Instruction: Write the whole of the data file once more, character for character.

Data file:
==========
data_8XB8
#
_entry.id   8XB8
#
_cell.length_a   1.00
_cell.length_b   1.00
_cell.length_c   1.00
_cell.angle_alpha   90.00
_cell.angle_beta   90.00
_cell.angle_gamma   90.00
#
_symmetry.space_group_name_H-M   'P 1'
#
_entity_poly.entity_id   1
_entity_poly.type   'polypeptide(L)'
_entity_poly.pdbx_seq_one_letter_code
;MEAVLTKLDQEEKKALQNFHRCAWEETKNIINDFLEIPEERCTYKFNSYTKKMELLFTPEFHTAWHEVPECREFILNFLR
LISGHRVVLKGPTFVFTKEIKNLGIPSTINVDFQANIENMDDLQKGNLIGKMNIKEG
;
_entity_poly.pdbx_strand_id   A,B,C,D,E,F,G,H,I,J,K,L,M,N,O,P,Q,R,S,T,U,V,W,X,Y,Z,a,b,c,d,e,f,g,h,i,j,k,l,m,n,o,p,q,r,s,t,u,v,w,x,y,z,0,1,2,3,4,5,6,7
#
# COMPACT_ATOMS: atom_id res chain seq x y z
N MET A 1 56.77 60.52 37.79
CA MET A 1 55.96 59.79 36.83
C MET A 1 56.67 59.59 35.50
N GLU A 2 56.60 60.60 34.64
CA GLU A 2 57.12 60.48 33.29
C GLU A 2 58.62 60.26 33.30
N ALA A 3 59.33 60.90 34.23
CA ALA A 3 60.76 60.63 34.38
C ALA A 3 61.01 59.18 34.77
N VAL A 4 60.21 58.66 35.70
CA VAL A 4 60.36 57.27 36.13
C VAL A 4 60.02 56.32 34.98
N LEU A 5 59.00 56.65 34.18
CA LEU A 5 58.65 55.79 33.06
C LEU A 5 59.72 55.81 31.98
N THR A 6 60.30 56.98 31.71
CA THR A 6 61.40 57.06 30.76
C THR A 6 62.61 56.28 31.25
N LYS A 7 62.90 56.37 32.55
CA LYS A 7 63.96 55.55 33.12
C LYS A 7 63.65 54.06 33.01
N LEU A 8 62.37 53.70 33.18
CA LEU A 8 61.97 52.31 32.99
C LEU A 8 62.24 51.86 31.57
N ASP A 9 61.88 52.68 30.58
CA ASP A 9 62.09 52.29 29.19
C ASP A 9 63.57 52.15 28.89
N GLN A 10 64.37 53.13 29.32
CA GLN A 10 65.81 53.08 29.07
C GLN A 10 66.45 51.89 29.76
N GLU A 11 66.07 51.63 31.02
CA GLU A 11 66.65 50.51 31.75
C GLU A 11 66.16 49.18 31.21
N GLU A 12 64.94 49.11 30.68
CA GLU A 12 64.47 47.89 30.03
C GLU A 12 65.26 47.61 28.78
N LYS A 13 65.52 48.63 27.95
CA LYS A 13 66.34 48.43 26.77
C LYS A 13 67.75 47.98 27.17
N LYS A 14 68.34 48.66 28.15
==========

data_8XB8
#
_entry.id   8XB8
#
_cell.length_a   1.00
_cell.length_b   1.00
_cell.length_c   1.00
_cell.angle_alpha   90.00
_cell.angle_beta   90.00
_cell.angle_gamma   90.00
#
_symmetry.space_group_name_H-M   'P 1'
#
_entity_poly.entity_id   1
_entity_poly.type   'polypeptide(L)'
_entity_poly.pdbx_seq_one_letter_code
;MEAVLTKLDQEEKKALQNFHRCAWEETKNIINDFLEIPEERCTYKFNSYTKKMELLFTPEFHTAWHEVPECREFILNFLR
LISGHRVVLKGPTFVFTKEIKNLGIPSTINVDFQANIENMDDLQKGNLIGKMNIKEG
;
_entity_poly.pdbx_strand_id   A,B,C,D,E,F,G,H,I,J,K,L,M,N,O,P,Q,R,S,T,U,V,W,X,Y,Z,a,b,c,d,e,f,g,h,i,j,k,l,m,n,o,p,q,r,s,t,u,v,w,x,y,z,0,1,2,3,4,5,6,7
#
# COMPACT_ATOMS: atom_id res chain seq x y z
N MET A 1 56.77 60.52 37.79
CA MET A 1 55.96 59.79 36.83
C MET A 1 56.67 59.59 35.50
N GLU A 2 56.60 60.60 34.64
CA GLU A 2 57.12 60.48 33.29
C GLU A 2 58.62 60.26 33.30
N ALA A 3 59.33 60.90 34.23
CA ALA A 3 60.76 60.63 34.38
C ALA A 3 61.01 59.18 34.77
N VAL A 4 60.21 58.66 35.70
CA VAL A 4 60.36 57.27 36.13
C VAL A 4 60.02 56.32 34.98
N LEU A 5 59.00 56.65 34.18
CA LEU A 5 58.65 55.79 33.06
C LEU A 5 59.72 55.81 31.98
N THR A 6 60.30 56.98 31.71
CA THR A 6 61.40 57.06 30.76
C THR A 6 62.61 56.28 31.25
N LYS A 7 62.90 56.37 32.55
CA LYS A 7 63.96 55.55 33.12
C LYS A 7 63.65 54.06 33.01
N LEU A 8 62.37 53.70 33.18
CA LEU A 8 61.97 52.31 32.99
C LEU A 8 62.24 51.86 31.57
N ASP A 9 61.88 52.68 30.58
CA ASP A 9 62.09 52.29 29.19
C ASP A 9 63.57 52.15 28.89
N GLN A 10 64.37 53.13 29.32
CA GLN A 10 65.81 53.08 29.07
C GLN A 10 66.45 51.89 29.76
N GLU A 11 66.07 51.63 31.02
CA GLU A 11 66.65 50.51 31.75
C GLU A 11 66.16 49.18 31.21
N GLU A 12 64.94 49.11 30.68
CA GLU A 12 64.47 47.89 30.03
C GLU A 12 65.26 47.61 28.78
N LYS A 13 65.52 48.63 27.95
CA LYS A 13 66.34 48.43 26.77
C LYS A 13 67.75 47.98 27.17
N LYS A 14 68.34 48.66 28.15